Physicist receives NSF grant to develop instruments for gravitational wave detectors

Author: Iqbal Pittalwala
August 17, 2021

Jonathan Richardson, an assistant professor of physics and astronomy, has received a grant of $480,000 from the National Science Foundation to develop advanced instrumentation for the Laser Interferometer Gravitational-wave Observatory, or LIGO, based at sites in Louisiana and Washington. 

Completed in 2002, LIGO detects gravitational waves — ripples in space that travel at the speed of light — generated by the collisions of distant black holes and neutron stars. Its detectors employ high-power laser beams over a 4 km distance to measure passing gravitational waves. LIGO accomplishes this by splitting a laser beam in two and looking for interference patterns when the two halves of the beam recombine.

Jonathan Richardson
​ Jonathan Richardson ​

The three-year grant supports the development of new laser wavefront control technologies aimed at extending the astrophysical reach of gravitational-wave detectors.

Richardson explained that gravitational waves carry new and complementary information to the light observed by telescopes. 

“In the coming decade, we expect gravitational-wave detections will reveal new insights into extreme gravity, ultradense states of matter inside neutron stars, and the nature of black holes,” he said.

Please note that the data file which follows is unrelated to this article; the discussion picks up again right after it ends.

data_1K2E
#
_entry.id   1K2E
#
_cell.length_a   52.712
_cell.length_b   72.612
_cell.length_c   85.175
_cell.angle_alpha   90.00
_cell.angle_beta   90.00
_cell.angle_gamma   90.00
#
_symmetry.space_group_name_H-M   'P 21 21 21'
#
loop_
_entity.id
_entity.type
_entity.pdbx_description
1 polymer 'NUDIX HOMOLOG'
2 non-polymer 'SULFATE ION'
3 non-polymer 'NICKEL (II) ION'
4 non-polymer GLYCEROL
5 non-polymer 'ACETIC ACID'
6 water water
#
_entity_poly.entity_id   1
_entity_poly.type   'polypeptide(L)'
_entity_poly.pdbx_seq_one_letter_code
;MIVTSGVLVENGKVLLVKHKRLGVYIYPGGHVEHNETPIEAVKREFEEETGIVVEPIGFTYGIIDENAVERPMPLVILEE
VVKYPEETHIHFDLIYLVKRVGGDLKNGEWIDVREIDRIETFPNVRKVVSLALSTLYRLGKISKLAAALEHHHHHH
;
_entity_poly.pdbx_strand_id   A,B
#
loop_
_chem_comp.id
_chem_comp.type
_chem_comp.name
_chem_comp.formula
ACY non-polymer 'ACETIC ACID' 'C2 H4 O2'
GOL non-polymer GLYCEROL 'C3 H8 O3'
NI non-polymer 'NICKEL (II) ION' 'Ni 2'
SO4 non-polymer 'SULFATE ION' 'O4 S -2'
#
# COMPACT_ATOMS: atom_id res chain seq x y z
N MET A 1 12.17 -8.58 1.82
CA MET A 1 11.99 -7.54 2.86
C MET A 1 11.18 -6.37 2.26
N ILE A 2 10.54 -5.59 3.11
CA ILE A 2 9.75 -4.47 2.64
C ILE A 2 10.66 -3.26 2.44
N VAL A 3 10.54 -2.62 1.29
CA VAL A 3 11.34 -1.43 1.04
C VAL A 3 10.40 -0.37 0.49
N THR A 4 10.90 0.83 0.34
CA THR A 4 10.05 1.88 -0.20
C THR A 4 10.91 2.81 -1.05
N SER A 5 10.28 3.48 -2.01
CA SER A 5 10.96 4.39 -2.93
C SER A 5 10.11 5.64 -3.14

The project will develop novel adaptive optics that can significantly reduce the optical losses inside LIGO and future detectors, enabling higher laser power and greater sensitivity to gravitational waves. 

“In addition to its astrophysical impact, this new technology will provide a general means of achieving lower loss in complex laser systems, with potential to accelerate discoveries in many fields including atomic, molecular, and optical physics and optical quantum computing,” Richardson said.

Richardson’s research focuses on precision tests of gravity and illuminating the nature of black holes. In support of these goals, his group works to solve major technological limitations in gravitational wave detection. Prior to joining the UCR faculty this year, he was a LIGO Laboratory postdoctoral scholar at the California Institute of Technology from 2017-21. He is a member of the LIGO Scientific Collaboration and the Cosmic Explorer Consortium.